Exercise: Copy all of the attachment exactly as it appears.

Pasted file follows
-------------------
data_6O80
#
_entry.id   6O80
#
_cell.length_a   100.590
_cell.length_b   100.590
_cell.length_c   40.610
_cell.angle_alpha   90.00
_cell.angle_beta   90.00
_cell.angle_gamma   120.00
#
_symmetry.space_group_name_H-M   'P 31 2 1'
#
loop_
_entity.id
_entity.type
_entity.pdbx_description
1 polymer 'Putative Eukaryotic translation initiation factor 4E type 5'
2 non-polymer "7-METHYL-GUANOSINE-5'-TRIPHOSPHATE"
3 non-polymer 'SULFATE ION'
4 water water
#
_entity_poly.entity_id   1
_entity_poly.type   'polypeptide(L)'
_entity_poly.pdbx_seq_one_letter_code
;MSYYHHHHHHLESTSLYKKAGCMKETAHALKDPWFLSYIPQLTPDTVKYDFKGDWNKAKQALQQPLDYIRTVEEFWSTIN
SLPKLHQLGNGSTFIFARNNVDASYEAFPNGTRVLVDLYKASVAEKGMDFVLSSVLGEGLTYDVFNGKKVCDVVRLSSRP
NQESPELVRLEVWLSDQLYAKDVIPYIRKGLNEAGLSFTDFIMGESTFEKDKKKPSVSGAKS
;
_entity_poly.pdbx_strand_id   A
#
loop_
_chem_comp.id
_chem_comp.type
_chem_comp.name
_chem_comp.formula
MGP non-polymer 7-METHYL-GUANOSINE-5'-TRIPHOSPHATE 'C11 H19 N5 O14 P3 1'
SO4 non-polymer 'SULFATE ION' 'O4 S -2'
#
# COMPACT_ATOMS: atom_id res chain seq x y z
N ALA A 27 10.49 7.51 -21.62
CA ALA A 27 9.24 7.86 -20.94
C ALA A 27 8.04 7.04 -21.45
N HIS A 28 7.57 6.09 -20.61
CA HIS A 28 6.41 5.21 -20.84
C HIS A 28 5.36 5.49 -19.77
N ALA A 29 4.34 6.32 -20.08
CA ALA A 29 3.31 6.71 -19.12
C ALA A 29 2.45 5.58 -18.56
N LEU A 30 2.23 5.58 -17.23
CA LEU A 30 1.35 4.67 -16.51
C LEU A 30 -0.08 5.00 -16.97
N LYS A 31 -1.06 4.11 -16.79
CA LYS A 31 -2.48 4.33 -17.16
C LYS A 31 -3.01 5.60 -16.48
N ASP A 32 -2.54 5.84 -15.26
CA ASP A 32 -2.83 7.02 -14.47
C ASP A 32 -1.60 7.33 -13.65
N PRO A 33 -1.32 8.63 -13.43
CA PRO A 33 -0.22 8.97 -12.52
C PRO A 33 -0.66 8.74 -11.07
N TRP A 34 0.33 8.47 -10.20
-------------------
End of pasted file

data_6O80
#
_entry.id   6O80
#
_cell.length_a   100.590
_cell.length_b   100.590
_cell.length_c   40.610
_cell.angle_alpha   90.00
_cell.angle_beta   90.00
_cell.angle_gamma   120.00
#
_symmetry.space_group_name_H-M   'P 31 2 1'
#
loop_
_entity.id
_entity.type
_entity.pdbx_description
1 polymer 'Putative Eukaryotic translation initiation factor 4E type 5'
2 non-polymer "7-METHYL-GUANOSINE-5'-TRIPHOSPHATE"
3 non-polymer 'SULFATE ION'
4 water water
#
_entity_poly.entity_id   1
_entity_poly.type   'polypeptide(L)'
_entity_poly.pdbx_seq_one_letter_code
;MSYYHHHHHHLESTSLYKKAGCMKETAHALKDPWFLSYIPQLTPDTVKYDFKGDWNKAKQALQQPLDYIRTVEEFWSTIN
SLPKLHQLGNGSTFIFARNNVDASYEAFPNGTRVLVDLYKASVAEKGMDFVLSSVLGEGLTYDVFNGKKVCDVVRLSSRP
NQESPELVRLEVWLSDQLYAKDVIPYIRKGLNEAGLSFTDFIMGESTFEKDKKKPSVSGAKS
;
_entity_poly.pdbx_strand_id   A
#
loop_
_chem_comp.id
_chem_comp.type
_chem_comp.name
_chem_comp.formula
MGP non-polymer 7-METHYL-GUANOSINE-5'-TRIPHOSPHATE 'C11 H19 N5 O14 P3 1'
SO4 non-polymer 'SULFATE ION' 'O4 S -2'
#
# COMPACT_ATOMS: atom_id res chain seq x y z
N ALA A 27 10.49 7.51 -21.62
CA ALA A 27 9.24 7.86 -20.94
C ALA A 27 8.04 7.04 -21.45
N HIS A 28 7.57 6.09 -20.61
CA HIS A 28 6.41 5.21 -20.84
C HIS A 28 5.36 5.49 -19.77
N ALA A 29 4.34 6.32 -20.08
CA ALA A 29 3.31 6.71 -19.12
C ALA A 29 2.45 5.58 -18.56
N LEU A 30 2.23 5.58 -17.23
CA LEU A 30 1.35 4.67 -16.51
C LEU A 30 -0.08 5.00 -16.97
N LYS A 31 -1.06 4.11 -16.79
CA LYS A 31 -2.48 4.33 -17.16
C LYS A 31 -3.01 5.60 -16.48
N ASP A 32 -2.54 5.84 -15.26
CA ASP A 32 -2.83 7.02 -14.47
C ASP A 32 -1.60 7.33 -13.65
N PRO A 33 -1.32 8.63 -13.43
CA PRO A 33 -0.22 8.97 -12.52
C PRO A 33 -0.66 8.74 -11.07
N TRP A 34 0.33 8.47 -10.20